Image from BP

A Senate bill removing the upper limit on receipts from oil would give us more money.

Louisiana could receive an additional $1.9 billion in revenue from Gulf of Mexico oil and gas and a separate share of revenue from Gulf wind energy operations under federal legislation expected to be considered Thursday.  The U.S. Senate’s Energy and Natural Resource Committee on Thursday will consider the the bipartisan Reinvesting In Shoreline Economies and Ecosystems Act, authored by Sens. Sheldon Whitehouse, D-Rhode Island, and Bill Cassidy, R-La.. That bill would lift a present $500 million annual cap on oil and gas revenue shared with Gulf states. All told, Gulf states could receive $4.4 billion more in offshore revenue over the next decade if the cap is dropped. That’s according to conservative estimates of oil and gas prices in the coming years provided by University of Louisiana at Lafayette economist Stephen Barnes. The bill would also provide a 37.5% share of federal revenue from offshore wind facilities located in federal waters to states, with amounts divvied up based on how close the wind facilities are to state borders. And yet another 12.5% of the wind funds would go to the National Oceans and Coastal Security Fund, which funds projects aimed at better understanding and using ocean and coastal resources and infrastructure. Louisiana would be eligible for a share of those grants, too.

Sen Manchin seems to be in for this bill but with his record, who knows.

According to officials in Cassidy’s office, the consideration of the bill on Thursday is the result of an agreement between Gulf Coast and other senators with Sen. Joe Manchin, D-W.Va., who chairs the committee. The bill’s sponsors agreed to drop two provisions from the legislation that Manchin opposed: Increasing the state share of offshore oil revenue from 37.5% to 50%, and adding oil and gas operations that were leased between 2000 and 2006 to those whose revenue is shared with coastal states. The sponsors also agreed to add language guaranteeing that none of the offshore revenue would be used by states for “entertainment” purposes, such as to fund the construction of stadiums or aquariums. And Manchin insisted, Cassidy’s office said, on adding language that requires states to say precisely what they will spend the money on. Louisiana laws require offshore oil revenue to be spent only on coastal restoration or coastal flood protection projects. In recent years, the state has directed much of its offshore revenue toward levee construction projects. The spending is disclosed annually in a plan approved by the Legislature.

Removing the cap has been a long term effort by the Louisiana delegation for years.

Though Cassidy and Whitehouse introduced their bill last June, Louisiana’s congressional delegation has been fighting to remove the cap on offshore spending and increase the amount of money the state receives generally offshore energy since former U.S. Sen. Mary Landrieu, D-La., first co-authored the initial Gulf of Mexico Energy Security Act in 2006.  Under that act – which authorized the cap – Louisiana received $111.8 million in fiscal year 2022, and coastal parishes shared $22.8 million of that amount. The act allows Gulf states to receive a 37.5% share of federal revenue from offshore oil and gas facilities, and sends another 12.5% of that money to the federal Land and Water Conservation Fund, which finances outdoor recreation projects nationwide. The latest legislation comes as the Biden administration has prioritized using the Gulf to produce wind energy. On Wednesday, the federal Bureau of Ocean Energy Management, which oversees offshore leasing for oil and gas, other minerals and wind energy, announced that it has identified two possible locations for wind generation projects in the Gulf. One includes 188,023 acres about 56 nautical miles off of the coast of Lake Charles, which the bureau said had the potential to power 799,000 homes. A second 546,645-acre area 24 miles off Galveston has the potential to power 2.3 million homes, the bureau said. The announcement of the two areas represents a significant step forward in the permitting process, which BOEM officials said earlier this year would likely not begin until early 2023..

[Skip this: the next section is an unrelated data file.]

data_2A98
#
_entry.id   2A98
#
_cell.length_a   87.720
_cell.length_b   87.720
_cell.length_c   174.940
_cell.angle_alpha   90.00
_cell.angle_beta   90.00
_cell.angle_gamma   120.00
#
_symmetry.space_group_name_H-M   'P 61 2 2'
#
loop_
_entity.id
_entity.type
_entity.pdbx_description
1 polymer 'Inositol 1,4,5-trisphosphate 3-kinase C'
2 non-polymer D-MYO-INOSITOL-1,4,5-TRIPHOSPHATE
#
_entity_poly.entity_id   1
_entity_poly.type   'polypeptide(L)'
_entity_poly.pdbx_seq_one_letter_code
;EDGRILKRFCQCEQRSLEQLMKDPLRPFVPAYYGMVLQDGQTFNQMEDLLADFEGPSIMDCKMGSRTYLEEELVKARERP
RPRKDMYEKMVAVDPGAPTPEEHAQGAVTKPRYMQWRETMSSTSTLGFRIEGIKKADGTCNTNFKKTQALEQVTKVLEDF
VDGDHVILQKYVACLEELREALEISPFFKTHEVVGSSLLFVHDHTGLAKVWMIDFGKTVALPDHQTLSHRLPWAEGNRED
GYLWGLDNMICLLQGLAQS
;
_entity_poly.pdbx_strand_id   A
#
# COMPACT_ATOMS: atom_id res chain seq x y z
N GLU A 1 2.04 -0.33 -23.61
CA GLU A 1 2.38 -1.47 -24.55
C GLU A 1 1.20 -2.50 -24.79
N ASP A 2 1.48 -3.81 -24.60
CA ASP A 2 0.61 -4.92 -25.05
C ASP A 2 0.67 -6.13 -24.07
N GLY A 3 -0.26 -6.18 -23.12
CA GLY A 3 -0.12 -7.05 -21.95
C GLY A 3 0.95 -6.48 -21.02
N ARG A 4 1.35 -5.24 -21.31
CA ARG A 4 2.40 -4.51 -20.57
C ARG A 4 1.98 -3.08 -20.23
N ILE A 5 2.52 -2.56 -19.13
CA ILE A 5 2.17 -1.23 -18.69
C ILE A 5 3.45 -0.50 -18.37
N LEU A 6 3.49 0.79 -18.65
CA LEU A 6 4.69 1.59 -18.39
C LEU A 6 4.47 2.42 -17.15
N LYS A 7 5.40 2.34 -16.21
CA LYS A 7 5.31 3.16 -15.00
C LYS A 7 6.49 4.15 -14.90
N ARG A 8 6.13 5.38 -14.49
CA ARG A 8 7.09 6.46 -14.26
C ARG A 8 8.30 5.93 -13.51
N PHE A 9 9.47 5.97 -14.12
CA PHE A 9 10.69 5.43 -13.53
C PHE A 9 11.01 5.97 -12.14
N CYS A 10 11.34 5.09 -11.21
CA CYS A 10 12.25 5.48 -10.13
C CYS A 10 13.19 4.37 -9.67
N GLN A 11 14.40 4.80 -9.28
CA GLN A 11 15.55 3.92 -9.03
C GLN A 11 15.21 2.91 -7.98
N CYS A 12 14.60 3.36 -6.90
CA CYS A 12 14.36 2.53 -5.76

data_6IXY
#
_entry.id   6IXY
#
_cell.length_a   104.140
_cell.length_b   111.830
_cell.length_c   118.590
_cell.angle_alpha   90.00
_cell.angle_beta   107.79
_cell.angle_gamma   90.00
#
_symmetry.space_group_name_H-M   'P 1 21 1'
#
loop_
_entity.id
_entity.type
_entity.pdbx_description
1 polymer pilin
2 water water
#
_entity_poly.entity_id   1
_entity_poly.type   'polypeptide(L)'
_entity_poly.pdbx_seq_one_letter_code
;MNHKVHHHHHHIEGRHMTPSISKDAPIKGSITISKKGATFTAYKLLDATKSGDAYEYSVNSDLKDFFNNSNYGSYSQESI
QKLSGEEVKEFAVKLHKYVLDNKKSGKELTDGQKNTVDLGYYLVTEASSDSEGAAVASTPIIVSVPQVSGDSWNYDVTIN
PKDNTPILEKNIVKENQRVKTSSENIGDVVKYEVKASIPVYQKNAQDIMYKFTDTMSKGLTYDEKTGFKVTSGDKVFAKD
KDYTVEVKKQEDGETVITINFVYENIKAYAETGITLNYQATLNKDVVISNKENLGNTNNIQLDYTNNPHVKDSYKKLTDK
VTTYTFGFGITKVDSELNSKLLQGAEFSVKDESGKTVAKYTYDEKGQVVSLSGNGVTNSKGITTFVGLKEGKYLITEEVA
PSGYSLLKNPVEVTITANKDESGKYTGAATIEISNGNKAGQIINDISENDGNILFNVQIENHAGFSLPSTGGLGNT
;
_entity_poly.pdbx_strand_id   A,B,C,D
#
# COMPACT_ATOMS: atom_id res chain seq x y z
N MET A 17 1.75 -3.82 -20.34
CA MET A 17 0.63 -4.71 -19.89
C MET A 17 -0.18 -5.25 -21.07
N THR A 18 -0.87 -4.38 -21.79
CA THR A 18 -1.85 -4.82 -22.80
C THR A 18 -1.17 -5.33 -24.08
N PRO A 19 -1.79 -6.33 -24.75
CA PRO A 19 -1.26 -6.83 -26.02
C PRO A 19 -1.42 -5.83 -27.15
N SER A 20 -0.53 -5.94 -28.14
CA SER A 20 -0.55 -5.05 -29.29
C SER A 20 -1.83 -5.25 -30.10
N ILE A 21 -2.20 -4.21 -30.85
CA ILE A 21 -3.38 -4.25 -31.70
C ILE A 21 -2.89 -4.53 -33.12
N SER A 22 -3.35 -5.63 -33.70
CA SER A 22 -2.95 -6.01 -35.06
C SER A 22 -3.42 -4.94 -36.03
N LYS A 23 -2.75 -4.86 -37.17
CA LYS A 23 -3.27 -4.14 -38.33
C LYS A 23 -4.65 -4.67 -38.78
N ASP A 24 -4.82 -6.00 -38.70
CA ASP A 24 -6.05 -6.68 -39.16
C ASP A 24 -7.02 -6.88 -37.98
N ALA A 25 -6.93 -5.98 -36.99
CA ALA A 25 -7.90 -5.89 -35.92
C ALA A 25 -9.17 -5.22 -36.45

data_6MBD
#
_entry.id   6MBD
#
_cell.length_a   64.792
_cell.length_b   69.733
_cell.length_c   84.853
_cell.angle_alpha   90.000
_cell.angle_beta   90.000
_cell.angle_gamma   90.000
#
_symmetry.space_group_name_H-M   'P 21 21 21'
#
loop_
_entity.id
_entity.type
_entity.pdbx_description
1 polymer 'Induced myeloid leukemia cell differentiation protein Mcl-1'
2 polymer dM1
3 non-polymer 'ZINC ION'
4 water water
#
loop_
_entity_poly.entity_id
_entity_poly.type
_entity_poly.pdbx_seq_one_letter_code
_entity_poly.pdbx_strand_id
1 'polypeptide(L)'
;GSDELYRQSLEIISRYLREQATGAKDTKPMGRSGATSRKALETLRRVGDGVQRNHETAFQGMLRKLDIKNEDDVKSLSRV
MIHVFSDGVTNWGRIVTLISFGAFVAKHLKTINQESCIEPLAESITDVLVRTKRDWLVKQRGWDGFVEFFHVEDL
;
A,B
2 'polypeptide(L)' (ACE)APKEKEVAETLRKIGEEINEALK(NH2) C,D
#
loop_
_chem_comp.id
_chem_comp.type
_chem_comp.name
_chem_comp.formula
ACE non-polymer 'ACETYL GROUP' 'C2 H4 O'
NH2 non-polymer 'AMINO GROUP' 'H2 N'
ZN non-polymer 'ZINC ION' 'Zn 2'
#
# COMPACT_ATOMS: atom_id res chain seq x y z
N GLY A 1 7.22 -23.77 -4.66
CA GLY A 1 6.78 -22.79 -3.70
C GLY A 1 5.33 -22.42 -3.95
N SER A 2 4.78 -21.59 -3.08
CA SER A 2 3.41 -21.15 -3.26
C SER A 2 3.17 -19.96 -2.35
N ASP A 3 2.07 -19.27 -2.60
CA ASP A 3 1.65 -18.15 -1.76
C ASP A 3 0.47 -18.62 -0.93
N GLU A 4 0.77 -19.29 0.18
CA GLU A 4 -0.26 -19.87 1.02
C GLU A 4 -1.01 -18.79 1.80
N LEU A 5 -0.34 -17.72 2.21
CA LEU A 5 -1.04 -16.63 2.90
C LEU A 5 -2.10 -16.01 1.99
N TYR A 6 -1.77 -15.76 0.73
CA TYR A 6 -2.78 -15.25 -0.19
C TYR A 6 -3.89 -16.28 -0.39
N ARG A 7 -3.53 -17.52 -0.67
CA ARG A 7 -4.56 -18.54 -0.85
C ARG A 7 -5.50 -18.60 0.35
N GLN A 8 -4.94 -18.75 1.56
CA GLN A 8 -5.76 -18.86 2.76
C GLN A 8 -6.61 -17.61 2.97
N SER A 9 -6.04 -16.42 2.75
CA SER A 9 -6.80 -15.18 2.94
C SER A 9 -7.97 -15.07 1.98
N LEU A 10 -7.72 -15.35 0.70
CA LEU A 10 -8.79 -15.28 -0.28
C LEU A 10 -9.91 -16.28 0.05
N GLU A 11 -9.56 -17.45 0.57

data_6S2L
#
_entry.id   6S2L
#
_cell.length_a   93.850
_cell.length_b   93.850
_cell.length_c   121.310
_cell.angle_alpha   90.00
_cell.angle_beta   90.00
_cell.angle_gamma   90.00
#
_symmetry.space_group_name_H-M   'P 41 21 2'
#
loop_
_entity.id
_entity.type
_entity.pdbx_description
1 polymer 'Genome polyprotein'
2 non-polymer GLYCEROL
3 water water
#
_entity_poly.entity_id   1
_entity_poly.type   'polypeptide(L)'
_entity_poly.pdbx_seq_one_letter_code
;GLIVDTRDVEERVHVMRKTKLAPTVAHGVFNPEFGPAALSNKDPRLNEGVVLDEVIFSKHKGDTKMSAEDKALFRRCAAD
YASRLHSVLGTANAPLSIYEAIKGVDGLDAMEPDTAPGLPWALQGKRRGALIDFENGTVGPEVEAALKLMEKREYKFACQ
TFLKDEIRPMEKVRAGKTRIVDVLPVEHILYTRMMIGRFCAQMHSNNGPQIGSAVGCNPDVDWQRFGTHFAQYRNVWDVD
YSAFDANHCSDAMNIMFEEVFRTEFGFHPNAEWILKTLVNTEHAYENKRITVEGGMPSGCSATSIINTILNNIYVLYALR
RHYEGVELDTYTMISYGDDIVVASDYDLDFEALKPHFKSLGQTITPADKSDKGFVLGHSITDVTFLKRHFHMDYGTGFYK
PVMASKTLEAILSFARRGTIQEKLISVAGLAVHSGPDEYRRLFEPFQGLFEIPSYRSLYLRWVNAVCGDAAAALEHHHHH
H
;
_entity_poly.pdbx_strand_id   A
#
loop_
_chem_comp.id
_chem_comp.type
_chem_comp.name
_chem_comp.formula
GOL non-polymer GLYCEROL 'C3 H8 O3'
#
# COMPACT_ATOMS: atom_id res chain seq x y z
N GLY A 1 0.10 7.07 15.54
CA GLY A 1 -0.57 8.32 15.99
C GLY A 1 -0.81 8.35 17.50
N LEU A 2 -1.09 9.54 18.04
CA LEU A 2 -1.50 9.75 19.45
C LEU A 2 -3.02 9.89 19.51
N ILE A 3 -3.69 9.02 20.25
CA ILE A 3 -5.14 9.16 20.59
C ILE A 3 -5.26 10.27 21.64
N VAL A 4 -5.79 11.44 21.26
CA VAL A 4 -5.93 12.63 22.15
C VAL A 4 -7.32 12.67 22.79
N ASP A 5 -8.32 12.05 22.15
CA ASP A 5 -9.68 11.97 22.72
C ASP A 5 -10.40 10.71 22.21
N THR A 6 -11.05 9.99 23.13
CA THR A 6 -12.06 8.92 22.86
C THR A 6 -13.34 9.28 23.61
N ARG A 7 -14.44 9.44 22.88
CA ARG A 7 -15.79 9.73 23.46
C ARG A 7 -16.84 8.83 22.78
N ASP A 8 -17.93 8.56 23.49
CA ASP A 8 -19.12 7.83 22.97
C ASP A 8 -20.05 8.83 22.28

There is a similar bill in the house submitted by Reps Scalise and Carter.

Cassidy and Whitehouse aren’t the only congressional leaders to tackle the issue. On Wednesday, U.S. Reps. Troy Carter, D-New Orleans, and Steve Scalise, R-Jefferson and the House Republic Whip, introduced their own version of legislation to eliminate the cap, called the Budgeting for Renewable Electrical Energy Zone Earnings Act. Their bill would eliminate the cap but also increase the share of wind and oil and gas revenue to states to 50% , while providing 37.5 percent of the money to the North American Wetlands Conservation Fund. That would result in the U.S. Treasury receiving only 12.5 percent of the offshore energy money. If the Cassidy-Whitehouse bill receives committee approval, it must still be approved by the full Senate. If the Carter-Scalise bill is approved by the House, the two bills would have to be considered by a joint House-Senate committee before final passage by both houses.

More money for restoration and other needed funding.

Might get more money from oil and wind power
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